The Long and The Short of It

This week, I’ve been looking through some of my old short stories and flash fiction.

I started exclusively prose in 2010 before moving gradually to poetry. As a result, I have an archive of pieces that are complete but are unedited.

Looking through them, I can now immediately spot where I’ve told the reader what was happening instead of showing it through action or dialogue, and any clumsy phrases that I’d now strike down. Here’s an example:

“How much have you had to drink?” she laughed, as he picked himself up. They had enjoyed only a small wine before heading out.

Today, I would probably have shown the character picking himself up in a different way, and placed the information about the small wine into dialogue.

However, I did spot a piece of flash fiction that I still wouldn’t edit very much. This is You’re Going Down.


The referee in the first boat shouted to the other two.

“The race is from here to that island. I want a fair competition, no funny business, no putting each other off. Understand?” They agreed, not quite in unison. “All right. On your marks, get set.” He blew a loud horn.

As soon as they picked up their oars, the man on the left began to regret his drunken bragging the previous week. Still, he felt sure he would win. The small hole he had drilled in his opponent’s boat would take care of that.

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A Nickname That Sticks

At my school, some of the boys acquired nicknames that stuck with them until they left.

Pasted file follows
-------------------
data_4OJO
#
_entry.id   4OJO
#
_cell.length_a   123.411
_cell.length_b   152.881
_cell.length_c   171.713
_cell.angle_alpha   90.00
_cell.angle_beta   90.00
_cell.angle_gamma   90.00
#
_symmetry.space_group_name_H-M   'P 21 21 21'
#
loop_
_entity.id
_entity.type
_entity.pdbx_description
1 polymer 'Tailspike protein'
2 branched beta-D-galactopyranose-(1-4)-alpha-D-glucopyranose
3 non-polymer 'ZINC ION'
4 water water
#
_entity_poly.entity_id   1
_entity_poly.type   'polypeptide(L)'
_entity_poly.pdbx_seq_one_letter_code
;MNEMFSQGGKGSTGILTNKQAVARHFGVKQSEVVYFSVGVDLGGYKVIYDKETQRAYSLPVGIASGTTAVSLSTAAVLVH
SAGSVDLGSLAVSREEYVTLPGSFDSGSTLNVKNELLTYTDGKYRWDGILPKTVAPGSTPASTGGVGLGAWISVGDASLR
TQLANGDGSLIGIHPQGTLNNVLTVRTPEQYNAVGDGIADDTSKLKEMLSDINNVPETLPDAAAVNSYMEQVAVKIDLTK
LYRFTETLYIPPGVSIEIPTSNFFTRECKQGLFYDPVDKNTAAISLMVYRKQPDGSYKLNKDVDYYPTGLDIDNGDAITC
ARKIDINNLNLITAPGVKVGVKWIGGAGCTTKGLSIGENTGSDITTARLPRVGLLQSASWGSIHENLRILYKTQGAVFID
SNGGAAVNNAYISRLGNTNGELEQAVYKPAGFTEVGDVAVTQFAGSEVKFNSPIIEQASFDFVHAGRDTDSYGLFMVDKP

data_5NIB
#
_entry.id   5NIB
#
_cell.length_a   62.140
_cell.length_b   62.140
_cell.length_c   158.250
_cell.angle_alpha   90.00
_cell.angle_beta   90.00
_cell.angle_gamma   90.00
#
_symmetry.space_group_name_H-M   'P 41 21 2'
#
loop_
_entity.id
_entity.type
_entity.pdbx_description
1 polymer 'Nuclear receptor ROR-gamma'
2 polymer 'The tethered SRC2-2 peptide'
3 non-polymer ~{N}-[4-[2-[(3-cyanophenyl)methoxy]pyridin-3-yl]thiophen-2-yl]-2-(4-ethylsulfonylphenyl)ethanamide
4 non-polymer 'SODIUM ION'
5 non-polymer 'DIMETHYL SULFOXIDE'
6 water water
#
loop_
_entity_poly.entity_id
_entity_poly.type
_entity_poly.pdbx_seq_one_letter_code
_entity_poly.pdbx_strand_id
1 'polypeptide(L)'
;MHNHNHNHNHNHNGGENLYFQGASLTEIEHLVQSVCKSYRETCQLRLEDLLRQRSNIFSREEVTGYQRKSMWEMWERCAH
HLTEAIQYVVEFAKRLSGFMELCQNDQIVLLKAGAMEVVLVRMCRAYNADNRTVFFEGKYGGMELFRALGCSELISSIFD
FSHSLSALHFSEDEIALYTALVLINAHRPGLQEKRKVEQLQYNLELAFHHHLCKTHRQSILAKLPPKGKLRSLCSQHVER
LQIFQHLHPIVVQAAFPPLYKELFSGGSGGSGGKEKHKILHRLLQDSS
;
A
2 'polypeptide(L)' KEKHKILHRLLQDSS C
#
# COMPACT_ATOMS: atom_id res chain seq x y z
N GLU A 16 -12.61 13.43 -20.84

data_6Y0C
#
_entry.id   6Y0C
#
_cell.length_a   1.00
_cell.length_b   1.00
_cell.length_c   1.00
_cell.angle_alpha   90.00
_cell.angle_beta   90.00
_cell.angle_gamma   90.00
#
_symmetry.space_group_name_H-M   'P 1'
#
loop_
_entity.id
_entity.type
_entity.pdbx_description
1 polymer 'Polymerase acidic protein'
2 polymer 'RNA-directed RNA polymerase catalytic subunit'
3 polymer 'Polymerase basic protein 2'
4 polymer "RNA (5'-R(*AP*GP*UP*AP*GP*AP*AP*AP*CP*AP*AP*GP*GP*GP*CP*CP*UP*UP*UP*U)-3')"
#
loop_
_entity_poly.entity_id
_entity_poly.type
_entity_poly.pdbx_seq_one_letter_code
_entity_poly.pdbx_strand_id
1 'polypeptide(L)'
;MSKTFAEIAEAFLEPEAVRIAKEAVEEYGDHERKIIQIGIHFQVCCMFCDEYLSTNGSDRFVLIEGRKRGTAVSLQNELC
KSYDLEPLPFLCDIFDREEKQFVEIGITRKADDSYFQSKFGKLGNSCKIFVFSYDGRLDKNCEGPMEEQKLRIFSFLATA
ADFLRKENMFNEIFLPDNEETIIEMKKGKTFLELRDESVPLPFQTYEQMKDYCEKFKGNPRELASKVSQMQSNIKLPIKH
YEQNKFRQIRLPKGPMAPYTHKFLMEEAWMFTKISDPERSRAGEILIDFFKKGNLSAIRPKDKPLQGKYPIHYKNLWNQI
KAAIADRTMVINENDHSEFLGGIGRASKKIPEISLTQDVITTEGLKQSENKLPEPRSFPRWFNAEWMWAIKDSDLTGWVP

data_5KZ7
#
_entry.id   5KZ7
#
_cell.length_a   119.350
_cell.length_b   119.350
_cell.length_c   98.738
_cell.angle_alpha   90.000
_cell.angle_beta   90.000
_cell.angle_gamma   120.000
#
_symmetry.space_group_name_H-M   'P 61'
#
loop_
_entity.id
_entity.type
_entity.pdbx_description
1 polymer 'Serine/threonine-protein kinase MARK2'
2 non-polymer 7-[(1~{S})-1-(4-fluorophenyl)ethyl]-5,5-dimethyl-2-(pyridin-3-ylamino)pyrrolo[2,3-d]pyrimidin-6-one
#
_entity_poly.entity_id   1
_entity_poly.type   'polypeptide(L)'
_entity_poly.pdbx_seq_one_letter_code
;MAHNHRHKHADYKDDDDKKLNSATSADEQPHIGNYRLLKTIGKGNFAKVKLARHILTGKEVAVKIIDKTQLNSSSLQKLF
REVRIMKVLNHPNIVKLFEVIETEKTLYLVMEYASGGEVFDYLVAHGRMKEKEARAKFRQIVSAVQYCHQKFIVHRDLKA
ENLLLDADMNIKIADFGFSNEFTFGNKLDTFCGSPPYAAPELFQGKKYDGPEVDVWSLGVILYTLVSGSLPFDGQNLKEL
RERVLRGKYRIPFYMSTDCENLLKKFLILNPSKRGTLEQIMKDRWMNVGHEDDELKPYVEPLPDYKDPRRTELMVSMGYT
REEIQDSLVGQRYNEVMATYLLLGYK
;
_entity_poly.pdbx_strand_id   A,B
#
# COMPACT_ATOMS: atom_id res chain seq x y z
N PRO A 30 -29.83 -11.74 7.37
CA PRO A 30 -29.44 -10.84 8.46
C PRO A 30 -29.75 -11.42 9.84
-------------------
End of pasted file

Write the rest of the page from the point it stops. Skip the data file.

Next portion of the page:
Some were rather obvious: ‘Wilf’ was derived from the first name William, while ‘Gubby’ was shortened from the surname Gilbertson.

But some were a little stranger. One boy was dubbed ‘Beefy’, not for being fat, but after an incident that isn’t necessary to repeat. And I never did find out how Adam started to be called ‘Cuba’

A nickname in a story can be a powerful way of telling the reader about the personality of the character or the type of friends that surround them. The best nicknames work with mutual consent, but not necessarily consent with the nicknamed party.

In the William Golding novel Lord of the Flies, Piggy says early on that he doesn’t want to be called Piggy. Yet nobody had thought of calling him this until he mentioned it, then everyone started doing it.

When just one person has another name for a character, it tells us as much about the person who uses that name as the person it applies to.

Perhaps it’s a close bond between the two. In the crime series NCIS, Ducky nearly always calls Gibbs by his first name ‘Jethro’ because they’re old friends.

Conversely, I’ve witnessed the opposite relationship. In a previous job, one colleague accidentally referred to another as ‘Declan’ instead of Brendan. For the next three years, he continued to use ‘Declan’, seemingly oblivious that none of the rest of us found it funny, least of all Brendan.

A Short Guide to Short Stories

Although I usually write poems these days, I started off exclusively producing short stories. It took a year of writing verse before I’d call myself a poet. However, I found myself going back to stories after a long time away.

There is no universally-accepted definition of a short story: some focus on the word count, while others consider whether the story could be read in a single sitting.

In any case, there are some features that distinguish this form from longer prose:

The timeframe

Even a slow or meandering short will make its point more quickly than a longer story. A 2000-word story might spend 500 words introducing the concept, the next 1200 might explore how the status quo is upset, while the remaining words resolve the story and often spring a twist upon the reader.